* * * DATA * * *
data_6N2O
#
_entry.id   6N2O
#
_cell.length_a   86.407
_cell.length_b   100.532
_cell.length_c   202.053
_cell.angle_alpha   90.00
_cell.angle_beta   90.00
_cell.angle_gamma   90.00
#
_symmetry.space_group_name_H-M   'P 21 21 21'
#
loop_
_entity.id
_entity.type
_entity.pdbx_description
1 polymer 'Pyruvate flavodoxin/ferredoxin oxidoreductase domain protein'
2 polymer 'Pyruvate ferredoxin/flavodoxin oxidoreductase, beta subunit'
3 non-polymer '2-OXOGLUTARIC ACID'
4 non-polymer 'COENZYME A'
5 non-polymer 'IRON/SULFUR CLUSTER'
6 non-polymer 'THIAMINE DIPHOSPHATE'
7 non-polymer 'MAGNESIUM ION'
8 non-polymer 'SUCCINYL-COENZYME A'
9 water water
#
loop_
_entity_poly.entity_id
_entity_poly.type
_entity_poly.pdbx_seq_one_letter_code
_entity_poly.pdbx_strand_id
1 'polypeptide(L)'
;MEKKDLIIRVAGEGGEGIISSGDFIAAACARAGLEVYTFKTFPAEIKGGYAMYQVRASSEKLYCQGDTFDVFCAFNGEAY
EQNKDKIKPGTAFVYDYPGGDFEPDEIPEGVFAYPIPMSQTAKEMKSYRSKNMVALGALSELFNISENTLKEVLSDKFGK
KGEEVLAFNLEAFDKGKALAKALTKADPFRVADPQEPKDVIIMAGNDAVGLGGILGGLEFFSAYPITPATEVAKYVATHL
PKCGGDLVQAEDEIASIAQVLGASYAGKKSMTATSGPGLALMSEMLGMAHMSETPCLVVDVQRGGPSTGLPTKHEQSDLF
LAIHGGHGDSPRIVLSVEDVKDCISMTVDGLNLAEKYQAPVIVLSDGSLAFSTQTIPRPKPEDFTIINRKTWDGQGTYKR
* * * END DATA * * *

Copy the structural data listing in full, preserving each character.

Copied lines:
data_6N2O
#
_entry.id   6N2O
#
_cell.length_a   86.407
_cell.length_b   100.532
_cell.length_c   202.053
_cell.angle_alpha   90.00
_cell.angle_beta   90.00
_cell.angle_gamma   90.00
#
_symmetry.space_group_name_H-M   'P 21 21 21'
#
loop_
_entity.id
_entity.type
_entity.pdbx_description
1 polymer 'Pyruvate flavodoxin/ferredoxin oxidoreductase domain protein'
2 polymer 'Pyruvate ferredoxin/flavodoxin oxidoreductase, beta subunit'
3 non-polymer '2-OXOGLUTARIC ACID'
4 non-polymer 'COENZYME A'
5 non-polymer 'IRON/SULFUR CLUSTER'
6 non-polymer 'THIAMINE DIPHOSPHATE'
7 non-polymer 'MAGNESIUM ION'
8 non-polymer 'SUCCINYL-COENZYME A'
9 water water
#
loop_
_entity_poly.entity_id
_entity_poly.type
_entity_poly.pdbx_seq_one_letter_code
_entity_poly.pdbx_strand_id
1 'polypeptide(L)'
;MEKKDLIIRVAGEGGEGIISSGDFIAAACARAGLEVYTFKTFPAEIKGGYAMYQVRASSEKLYCQGDTFDVFCAFNGEAY
EQNKDKIKPGTAFVYDYPGGDFEPDEIPEGVFAYPIPMSQTAKEMKSYRSKNMVALGALSELFNISENTLKEVLSDKFGK
KGEEVLAFNLEAFDKGKALAKALTKADPFRVADPQEPKDVIIMAGNDAVGLGGILGGLEFFSAYPITPATEVAKYVATHL
PKCGGDLVQAEDEIASIAQVLGASYAGKKSMTATSGPGLALMSEMLGMAHMSETPCLVVDVQRGGPSTGLPTKHEQSDLF
LAIHGGHGDSPRIVLSVEDVKDCISMTVDGLNLAEKYQAPVIVLSDGSLAFSTQTIPRPKPEDFTIINRKTWDGQGTYKR